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Prev Chronic Dis. 2012;9:E152. doi: 10.5888/pcd9.120001.

Perceived stress, behavior, and body mass index among adults participating in a worksite obesity prevention program, Seattle, 2005-2007.

Author information

  • 1Department of Epidemiology, University of Washington, Box 357236, Seattle, WA 98195-7236, USA. wendybar@uw.edu

Abstract

INTRODUCTION:

Stress in numerous contexts may affect the risk for obesity through biobehavioral processes. Acute stress has been associated with diet and physical activity in some studies; the relationship between everyday stress and such behavior is not clear. The objective of this study was to examine associations between perceived stress, dietary behavior, physical activity, eating awareness, self-efficacy, and body mass index (BMI) among healthy working adults. Secondary objectives were to explore whether eating awareness modified the relationship between perceived stress and dietary behavior and perceived stress and BMI.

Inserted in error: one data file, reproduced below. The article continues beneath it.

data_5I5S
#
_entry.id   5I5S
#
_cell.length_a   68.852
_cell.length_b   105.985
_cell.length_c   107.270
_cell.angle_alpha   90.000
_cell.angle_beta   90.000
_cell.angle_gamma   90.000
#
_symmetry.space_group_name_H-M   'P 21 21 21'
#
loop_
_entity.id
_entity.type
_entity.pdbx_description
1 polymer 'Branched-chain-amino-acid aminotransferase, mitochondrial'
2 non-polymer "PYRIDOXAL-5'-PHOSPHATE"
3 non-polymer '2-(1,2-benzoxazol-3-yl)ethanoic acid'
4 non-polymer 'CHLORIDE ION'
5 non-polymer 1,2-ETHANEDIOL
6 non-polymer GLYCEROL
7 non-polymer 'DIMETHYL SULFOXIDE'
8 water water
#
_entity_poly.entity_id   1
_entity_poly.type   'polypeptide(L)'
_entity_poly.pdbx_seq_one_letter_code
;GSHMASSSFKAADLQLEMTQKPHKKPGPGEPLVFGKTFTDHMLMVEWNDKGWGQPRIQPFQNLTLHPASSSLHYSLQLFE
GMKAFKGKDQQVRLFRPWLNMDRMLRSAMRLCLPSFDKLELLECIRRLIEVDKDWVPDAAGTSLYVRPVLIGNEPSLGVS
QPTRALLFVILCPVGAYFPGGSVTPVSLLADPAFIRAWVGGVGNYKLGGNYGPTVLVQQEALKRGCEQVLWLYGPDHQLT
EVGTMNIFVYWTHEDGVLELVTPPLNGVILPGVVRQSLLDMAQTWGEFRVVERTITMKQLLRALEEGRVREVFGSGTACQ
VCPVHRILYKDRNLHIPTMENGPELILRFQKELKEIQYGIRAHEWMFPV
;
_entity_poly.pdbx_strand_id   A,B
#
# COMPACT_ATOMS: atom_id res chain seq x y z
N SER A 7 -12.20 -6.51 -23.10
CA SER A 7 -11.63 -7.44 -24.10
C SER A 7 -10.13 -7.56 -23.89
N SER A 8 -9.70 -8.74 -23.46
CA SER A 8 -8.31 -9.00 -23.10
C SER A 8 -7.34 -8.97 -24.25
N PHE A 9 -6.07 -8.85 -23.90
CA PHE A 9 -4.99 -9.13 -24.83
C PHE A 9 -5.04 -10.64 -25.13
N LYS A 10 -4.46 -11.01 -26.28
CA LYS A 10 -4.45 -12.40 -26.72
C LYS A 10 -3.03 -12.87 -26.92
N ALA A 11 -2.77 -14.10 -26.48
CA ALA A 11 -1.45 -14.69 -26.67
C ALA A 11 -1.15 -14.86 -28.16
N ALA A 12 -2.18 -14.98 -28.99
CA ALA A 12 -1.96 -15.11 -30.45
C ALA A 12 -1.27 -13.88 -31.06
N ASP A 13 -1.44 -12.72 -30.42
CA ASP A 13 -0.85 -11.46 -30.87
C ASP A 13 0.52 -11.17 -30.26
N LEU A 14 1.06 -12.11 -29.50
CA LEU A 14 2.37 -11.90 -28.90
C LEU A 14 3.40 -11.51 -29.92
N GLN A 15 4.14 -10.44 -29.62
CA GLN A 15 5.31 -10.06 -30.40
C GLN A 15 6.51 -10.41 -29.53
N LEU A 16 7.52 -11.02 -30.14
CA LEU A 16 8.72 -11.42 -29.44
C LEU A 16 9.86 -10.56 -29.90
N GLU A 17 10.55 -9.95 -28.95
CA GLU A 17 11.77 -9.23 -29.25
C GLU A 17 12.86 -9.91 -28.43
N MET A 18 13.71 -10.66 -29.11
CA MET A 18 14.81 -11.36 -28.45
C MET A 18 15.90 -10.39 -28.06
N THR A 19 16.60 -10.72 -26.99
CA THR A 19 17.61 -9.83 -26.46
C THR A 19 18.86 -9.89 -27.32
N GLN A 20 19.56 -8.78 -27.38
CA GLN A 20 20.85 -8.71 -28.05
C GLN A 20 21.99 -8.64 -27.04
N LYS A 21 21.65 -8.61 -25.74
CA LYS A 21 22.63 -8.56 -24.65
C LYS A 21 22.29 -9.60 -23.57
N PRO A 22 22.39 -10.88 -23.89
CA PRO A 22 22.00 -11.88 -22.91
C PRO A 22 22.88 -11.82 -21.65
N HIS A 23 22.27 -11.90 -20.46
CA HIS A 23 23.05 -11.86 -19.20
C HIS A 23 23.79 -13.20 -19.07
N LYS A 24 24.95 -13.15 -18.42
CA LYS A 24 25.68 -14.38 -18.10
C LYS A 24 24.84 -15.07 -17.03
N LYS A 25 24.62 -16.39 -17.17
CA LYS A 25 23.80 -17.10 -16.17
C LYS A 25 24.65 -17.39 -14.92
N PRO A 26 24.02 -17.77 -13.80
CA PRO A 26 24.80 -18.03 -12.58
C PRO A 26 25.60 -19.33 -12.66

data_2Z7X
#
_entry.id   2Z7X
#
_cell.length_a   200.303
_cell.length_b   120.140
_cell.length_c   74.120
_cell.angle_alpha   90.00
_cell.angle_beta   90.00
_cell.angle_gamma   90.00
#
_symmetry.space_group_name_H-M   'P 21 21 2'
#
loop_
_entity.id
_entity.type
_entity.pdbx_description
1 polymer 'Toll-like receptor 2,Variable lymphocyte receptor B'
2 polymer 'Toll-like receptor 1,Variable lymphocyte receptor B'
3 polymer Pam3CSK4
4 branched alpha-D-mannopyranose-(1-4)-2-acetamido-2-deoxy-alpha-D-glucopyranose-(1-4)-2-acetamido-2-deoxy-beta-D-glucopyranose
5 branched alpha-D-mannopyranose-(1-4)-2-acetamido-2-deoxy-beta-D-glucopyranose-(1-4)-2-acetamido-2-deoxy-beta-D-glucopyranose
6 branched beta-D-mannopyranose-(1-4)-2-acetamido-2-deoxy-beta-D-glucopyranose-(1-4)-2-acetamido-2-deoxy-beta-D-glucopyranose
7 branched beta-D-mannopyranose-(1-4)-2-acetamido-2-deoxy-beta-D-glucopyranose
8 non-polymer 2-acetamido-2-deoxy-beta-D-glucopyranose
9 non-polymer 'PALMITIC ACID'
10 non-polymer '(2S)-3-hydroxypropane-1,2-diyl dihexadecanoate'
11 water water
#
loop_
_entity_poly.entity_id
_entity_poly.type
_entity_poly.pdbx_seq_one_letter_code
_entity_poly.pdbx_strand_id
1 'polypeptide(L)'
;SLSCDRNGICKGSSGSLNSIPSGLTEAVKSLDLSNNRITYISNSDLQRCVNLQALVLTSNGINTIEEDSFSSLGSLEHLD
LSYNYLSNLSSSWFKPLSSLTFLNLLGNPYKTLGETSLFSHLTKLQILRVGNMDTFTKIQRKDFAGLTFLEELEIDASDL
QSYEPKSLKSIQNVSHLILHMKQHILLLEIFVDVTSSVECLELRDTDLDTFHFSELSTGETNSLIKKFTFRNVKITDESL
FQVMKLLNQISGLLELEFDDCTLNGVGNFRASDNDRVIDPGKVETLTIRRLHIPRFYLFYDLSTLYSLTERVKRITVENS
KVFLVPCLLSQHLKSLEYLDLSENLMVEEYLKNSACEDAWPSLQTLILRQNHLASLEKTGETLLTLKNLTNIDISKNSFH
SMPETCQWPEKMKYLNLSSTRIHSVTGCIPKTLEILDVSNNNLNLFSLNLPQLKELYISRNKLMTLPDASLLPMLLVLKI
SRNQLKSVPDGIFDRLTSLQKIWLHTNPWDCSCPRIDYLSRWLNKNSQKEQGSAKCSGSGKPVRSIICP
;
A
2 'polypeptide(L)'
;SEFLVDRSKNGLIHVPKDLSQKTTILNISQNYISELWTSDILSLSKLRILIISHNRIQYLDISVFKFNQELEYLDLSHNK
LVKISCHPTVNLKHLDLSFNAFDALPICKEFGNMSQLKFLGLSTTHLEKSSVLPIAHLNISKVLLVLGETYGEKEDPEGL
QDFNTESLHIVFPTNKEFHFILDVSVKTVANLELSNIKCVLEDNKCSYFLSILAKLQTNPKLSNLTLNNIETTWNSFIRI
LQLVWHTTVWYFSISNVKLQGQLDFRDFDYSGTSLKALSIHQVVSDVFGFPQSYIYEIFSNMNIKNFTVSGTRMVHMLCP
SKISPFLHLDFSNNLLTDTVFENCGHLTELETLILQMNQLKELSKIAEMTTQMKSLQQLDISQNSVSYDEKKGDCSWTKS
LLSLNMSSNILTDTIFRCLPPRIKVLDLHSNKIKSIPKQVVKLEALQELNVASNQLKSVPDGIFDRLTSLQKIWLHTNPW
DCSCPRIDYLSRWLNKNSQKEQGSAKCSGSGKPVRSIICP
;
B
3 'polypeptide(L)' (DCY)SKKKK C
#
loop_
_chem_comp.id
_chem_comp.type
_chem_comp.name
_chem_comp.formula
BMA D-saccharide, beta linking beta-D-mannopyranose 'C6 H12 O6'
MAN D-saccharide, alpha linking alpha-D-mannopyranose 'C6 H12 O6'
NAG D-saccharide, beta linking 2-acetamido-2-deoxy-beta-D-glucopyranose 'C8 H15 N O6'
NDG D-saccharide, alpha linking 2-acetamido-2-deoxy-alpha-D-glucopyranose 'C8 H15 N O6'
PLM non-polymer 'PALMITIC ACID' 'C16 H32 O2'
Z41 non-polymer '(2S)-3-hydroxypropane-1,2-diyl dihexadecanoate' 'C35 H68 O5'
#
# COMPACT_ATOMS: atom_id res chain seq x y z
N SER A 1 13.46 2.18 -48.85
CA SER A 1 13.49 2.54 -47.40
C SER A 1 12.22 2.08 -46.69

METHODS:

Promoting Activity and Changes in Eating (PACE) was a group-randomized worksite intervention to prevent weight gain in the Seattle metropolitan area from 2005 through 2007. A subset of 621 participants at 33 worksites provided complete information on perceived stress at baseline. Linear mixed models evaluated cross-sectional associations.

RESULTS:

The mean (standard deviation [SD]) Perceived Stress Scale-10 score among all participants was 12.7 (6.4), and the mean (SD) BMI was 29.2 kg/m2 (6.3 kg/m2). Higher levels of perceived stress were associated with lower levels of eating awareness, physical activity, and walking. Among participants who had low levels of eating awareness, higher levels of perceived stress were associated with fewer servings of fruit and vegetables and greater consumption of fast food meals.

CONCLUSION:

Dietary and physical activity behaviors of workers may be associated with average levels of perceived stress. Longitudinal studies are needed, however, to support inclusion of stress management or mindfulness techniques in workplace obesity prevention efforts.

PMID:
23036611
[PubMed - indexed for MEDLINE]
PMCID:
PMC3477899
Free PMC Article
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